Interfaith dialogue, economic empowerment and human rights priorities for Anglicans in South Asia

5 March 2015

Fron 17-19 February 2015 representatives from the provinces of Bangladesh, India, Pakistan and Sri Lanka attended the Anglican Alliance’s South Asia consultation. 

The consultation brought leaders together to better understand their common priority issues and build relationships across the region.  Together they committed to a shared strategy and discussed the role of the Anglican Alliance in its support of their collaborative work.  

Michael Roy, Anglican Alliance Facilitator for South Asia, said, “Despite the many challenges facing the region the group acknowledged huge strategic scope for their priority issues, and the opportunities to work with the mandate of the Anglican Alliance.  The spirit lies not in immediate success but in the coming together to work together with the hope and promise that God’s Kingdom will come.”

Each country highlighted their priorities in development, relief and advocacy and discussed emerging issues in the region and how these new challenges were impacting their work. 

Two particular panel discussions were led by multi-religion leaders and experts, one addressing the issue of minorities and interfaith issues, and another addressing people and development.

Panelists stressed the necessity and scope of working together with different religious communities based on their common ground and shared values in ensuring the well being of all people, particularly the oppressed and vulnerable. They went on to call for clarity in the way in which development issues are defined and how church work can best progress for the benefit of all people.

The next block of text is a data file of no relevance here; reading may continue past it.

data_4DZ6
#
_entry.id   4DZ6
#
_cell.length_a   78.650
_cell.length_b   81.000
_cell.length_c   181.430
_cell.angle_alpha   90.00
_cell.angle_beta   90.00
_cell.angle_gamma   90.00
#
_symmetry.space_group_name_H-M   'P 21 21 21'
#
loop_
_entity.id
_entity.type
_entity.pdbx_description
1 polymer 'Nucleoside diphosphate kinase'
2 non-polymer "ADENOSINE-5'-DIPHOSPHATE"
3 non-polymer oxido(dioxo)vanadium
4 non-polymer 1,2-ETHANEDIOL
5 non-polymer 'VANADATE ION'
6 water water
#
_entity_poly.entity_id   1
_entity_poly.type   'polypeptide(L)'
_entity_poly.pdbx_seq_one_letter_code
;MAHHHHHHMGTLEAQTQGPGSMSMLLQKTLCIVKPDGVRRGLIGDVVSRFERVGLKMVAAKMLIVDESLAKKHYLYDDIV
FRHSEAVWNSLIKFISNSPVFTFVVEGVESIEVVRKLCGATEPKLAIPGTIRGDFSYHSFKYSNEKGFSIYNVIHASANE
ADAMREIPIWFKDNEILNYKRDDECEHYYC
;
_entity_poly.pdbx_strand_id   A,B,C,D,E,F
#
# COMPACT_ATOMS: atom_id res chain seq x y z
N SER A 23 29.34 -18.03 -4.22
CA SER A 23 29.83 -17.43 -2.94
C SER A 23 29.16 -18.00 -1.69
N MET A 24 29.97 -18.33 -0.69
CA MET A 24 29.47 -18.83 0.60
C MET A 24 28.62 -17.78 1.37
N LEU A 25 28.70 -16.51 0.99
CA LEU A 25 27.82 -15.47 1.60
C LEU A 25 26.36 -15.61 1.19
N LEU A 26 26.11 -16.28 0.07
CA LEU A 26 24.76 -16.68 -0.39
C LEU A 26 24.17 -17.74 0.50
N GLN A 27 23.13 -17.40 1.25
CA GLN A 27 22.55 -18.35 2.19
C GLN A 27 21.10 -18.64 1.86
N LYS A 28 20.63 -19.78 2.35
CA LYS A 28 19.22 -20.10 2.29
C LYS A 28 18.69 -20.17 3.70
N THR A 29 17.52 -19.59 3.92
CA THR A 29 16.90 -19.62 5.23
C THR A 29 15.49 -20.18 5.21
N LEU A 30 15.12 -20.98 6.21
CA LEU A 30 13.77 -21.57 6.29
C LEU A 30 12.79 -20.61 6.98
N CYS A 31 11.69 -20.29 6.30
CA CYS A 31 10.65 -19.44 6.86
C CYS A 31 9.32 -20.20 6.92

Thematic workshops were led, first by country and then in groups focused on particular priorities.  Three key issues discussed were:

  • Working for the liberty of garment workers and the bonded labours from slavery;
  • Strengthening interfaith dialogue and collaboration to safeguard the minority religion communities so that they can live in peace and justice; and
  • Working for economic empowerment with focus on vulnerable women.

Strategic proposals to take this work forward included a specific South Asia forum, and to assign a base in each country where communication would be facilitated and action plans would be determined.  

In a field visit to a coastal fishing community, the participants met with displaced fishermen who have been forced from their land under pressure from larger development projects.  Another visit exposed participants to the plight of garment workers in Sri Lanka, and the need for a recognition of their human rights.  

Participants included Rt Revd. Dhiloraj Canagasabey, Bishop of Colombo, Sri Lanka, Rt. Revd. Humprey S Peters, Bishop of Peshawar, Pakistan, Rt. Revd. Paul S Sarker, Bishop of Dhaka and Moderator of Church of Bangladesh, as well as priests, church leaders, development partners, and the heads of different church ministries.   

The Anglican Alliance is extremely grateful to the Diocese of Colombo for hosting the event, and to Nagulan Nesiah from Episcopal Relief & Development, Fr Jayasiri Peiris and Jennifer Aturupane, the Secretary for the Board of Mission in the Diocese of Colombo, for their hard work and kind support in the organisation of the consultation.  

After the consultation, Anglican Alliance Co-Director Andy Bowerman attended two events in Colombo.  In the first event he met Anglican Church leadership to introduce the Anglican Alliance’s history, mission and vision, and the three priority areas for its mandate. He highlighted the way in which the region of South Asia was particularly important in realising gender equality, responding to the most vulnerable and marginalise, and building a just and sustainable world. 

In the second event Andy spoke with Anglican School Principals and Youth Leaders, discussing the role of youth in development, relief and advocacy and the changes that have been experienced by youth and their approach to church.  Participants went on to discuss the attitude and behaviour of young people and how the church might be more open and inclusive to the approaches and desires of young people.